La La Land is on the radar of many a film buff – partly because of the massively positive word of mouth, partly because of its star power, and partly because it’s reviving a subgenre of musical that hasn’t had prominence in a very long time. The film isn’t animated, it’s not based on an existing Broadway property, and its music is completely original. It also doesn’t fall into the modern trend of providing a rationalization for why its characters are singing (see Glee and Pitch Perfect). Its song and dance numbers are Busby Berkeley, Baz Luhrmann, or even Bollywood-esque – a classic, stylized expression of the inner motivations that drive the plot forward.
La La Land is special, that much is certain. But one way or another, its final box office take is going to answer an important question: is there still a demand for old school musicals in modern day Hollywood? At a reportedly $30 million production budget, the film’s financiers at Lionsgate sure hope so.
La La Land was written and directed by Damien Chazelle, who cut his teeth on the indie musical Guy and Madeline on a Park Bench. Five years later, his work exploded into the public consciousness with the Academy Award winning film, Whiplash. This afforded him the buzz to realize La La Land, whose six-year development was a passion project for him and musical collaborator, Justin Hurwitz. The completed film stars Hollywood darlings Ryan Gosling and Emma Stone, whose romantic chemistry has been in demand since they appeared together in Crazy, Stupid, Love. This star power may mitigate some the risk the film is undertaking, but it by no means assures a solid payback; Oscar buzz fades and Stone and Gosling have already coupled for a box office misfire in the form of Gangster Squad. La La Land is a massive investment, but its budget (and by extension, its level of spectacle) still fall remarkably short of modern peers like Chicago or Moulin Rouge!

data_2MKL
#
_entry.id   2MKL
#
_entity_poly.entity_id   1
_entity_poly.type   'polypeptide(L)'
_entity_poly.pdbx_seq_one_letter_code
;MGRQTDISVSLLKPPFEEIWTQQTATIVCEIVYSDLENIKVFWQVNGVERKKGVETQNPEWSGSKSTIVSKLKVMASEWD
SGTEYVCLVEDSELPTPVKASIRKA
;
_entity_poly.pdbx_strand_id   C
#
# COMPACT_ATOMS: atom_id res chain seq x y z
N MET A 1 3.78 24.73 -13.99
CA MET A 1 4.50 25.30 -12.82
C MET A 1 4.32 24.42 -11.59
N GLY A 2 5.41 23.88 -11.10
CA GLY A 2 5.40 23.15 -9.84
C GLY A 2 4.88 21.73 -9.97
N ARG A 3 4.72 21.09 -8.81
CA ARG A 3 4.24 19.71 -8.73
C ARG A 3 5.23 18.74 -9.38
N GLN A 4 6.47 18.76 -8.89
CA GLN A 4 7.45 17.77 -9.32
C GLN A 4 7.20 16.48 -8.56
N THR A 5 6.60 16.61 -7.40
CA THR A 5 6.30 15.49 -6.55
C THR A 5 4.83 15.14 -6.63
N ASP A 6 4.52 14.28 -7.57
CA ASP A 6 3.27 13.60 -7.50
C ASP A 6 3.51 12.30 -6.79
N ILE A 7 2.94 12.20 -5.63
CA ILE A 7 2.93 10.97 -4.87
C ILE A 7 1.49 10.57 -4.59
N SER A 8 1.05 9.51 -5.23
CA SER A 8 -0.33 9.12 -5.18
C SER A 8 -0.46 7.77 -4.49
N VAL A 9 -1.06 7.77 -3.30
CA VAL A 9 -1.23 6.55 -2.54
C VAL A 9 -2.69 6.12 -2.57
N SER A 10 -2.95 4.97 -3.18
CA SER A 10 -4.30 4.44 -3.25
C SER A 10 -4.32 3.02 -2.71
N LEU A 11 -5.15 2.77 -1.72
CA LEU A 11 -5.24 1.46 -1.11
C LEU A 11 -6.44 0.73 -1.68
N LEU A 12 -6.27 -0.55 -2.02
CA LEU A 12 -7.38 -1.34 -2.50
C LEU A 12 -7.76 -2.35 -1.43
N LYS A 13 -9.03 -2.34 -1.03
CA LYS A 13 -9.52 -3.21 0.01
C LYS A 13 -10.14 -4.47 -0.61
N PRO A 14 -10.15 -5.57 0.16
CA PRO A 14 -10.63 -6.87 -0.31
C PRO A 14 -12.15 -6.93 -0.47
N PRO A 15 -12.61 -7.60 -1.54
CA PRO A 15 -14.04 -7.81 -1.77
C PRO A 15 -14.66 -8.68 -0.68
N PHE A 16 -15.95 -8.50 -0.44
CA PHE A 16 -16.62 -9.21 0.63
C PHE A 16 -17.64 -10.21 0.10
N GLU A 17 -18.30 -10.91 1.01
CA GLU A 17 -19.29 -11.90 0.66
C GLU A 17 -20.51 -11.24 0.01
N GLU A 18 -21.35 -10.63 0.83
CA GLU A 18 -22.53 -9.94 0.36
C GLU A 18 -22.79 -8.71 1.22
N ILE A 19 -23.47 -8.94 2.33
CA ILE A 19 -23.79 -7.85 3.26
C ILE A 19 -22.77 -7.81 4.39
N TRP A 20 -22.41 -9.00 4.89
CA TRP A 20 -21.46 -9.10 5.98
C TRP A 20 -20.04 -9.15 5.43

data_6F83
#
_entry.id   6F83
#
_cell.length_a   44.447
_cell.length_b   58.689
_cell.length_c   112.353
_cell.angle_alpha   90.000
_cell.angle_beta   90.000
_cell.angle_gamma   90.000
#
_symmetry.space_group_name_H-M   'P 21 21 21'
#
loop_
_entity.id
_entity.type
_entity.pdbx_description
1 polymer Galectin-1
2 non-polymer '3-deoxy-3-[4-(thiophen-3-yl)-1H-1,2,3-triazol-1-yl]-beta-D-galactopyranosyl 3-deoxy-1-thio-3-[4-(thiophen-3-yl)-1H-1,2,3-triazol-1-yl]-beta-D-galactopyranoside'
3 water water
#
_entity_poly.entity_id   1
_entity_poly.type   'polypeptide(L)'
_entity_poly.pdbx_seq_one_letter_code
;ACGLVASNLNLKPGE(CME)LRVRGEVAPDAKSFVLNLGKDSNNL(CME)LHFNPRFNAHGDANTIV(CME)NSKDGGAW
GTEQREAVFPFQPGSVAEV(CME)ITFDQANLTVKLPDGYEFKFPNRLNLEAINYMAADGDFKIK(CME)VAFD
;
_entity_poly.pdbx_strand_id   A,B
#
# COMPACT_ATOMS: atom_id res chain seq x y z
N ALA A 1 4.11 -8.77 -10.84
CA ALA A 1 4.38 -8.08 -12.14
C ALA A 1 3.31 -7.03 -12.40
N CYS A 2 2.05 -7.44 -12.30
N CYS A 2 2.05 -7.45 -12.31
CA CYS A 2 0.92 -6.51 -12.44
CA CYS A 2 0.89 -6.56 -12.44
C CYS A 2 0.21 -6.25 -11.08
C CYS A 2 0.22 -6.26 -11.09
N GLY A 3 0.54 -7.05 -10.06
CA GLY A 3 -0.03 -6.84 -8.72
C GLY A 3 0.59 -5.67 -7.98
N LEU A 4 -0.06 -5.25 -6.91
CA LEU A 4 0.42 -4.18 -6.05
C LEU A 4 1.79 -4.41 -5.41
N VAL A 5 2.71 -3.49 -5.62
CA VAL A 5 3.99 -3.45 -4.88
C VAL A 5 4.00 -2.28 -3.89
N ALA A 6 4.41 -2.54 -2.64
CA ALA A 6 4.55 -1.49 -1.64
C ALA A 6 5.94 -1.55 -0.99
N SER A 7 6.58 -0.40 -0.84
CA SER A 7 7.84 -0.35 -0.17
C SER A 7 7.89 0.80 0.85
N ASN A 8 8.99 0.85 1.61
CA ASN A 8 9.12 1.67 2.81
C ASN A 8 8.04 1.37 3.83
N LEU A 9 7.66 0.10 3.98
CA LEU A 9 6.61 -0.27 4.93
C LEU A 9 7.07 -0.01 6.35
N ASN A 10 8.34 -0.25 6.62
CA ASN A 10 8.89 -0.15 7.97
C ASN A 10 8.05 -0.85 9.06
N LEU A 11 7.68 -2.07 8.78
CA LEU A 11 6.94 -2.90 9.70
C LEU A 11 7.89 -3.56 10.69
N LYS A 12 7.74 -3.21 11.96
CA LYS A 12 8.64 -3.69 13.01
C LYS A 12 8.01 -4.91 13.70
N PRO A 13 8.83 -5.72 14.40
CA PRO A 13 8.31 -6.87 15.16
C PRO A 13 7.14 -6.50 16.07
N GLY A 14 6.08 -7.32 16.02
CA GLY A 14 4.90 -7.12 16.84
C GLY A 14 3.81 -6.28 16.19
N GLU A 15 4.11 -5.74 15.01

La La Land isn’t a proven property with the name recognition of Les Misérables or The Phantom of the Opera. Its stars, while beloved, aren’t well known for singing and dancing. In fact, their rough-around-the-edges charm distinctly clashes with the clean cut aesthetic of the musical stars of yesteryear. Those who have seen La La Land understand this is part of its purpose – to provide contrast between modern L.A. life and classic Hollywood showmanship. But for the uninitiated, will the promise be enough of a draw to bolster ticket sales?
Deadline recently talked to Chazelle about the difficulty of generating interest in his project to begin with:
“There wasn’t a lot of excitement in the room when we initially pitched La La Land around town. Here we are with an original musical, one that incorporates jazz, and a love story where the protagonists may not wind up together; everything was a further death knell. The genre itself, when it’s not based on a pre-existing property, is a scary thing, but the fact that there haven’t been any in a while was part of the appeal.”
Producer Jordan Horowitz recalled his initial involvement in the project: “We were just like, ‘Literally everything about that is probably wrong, so let’s do it.'”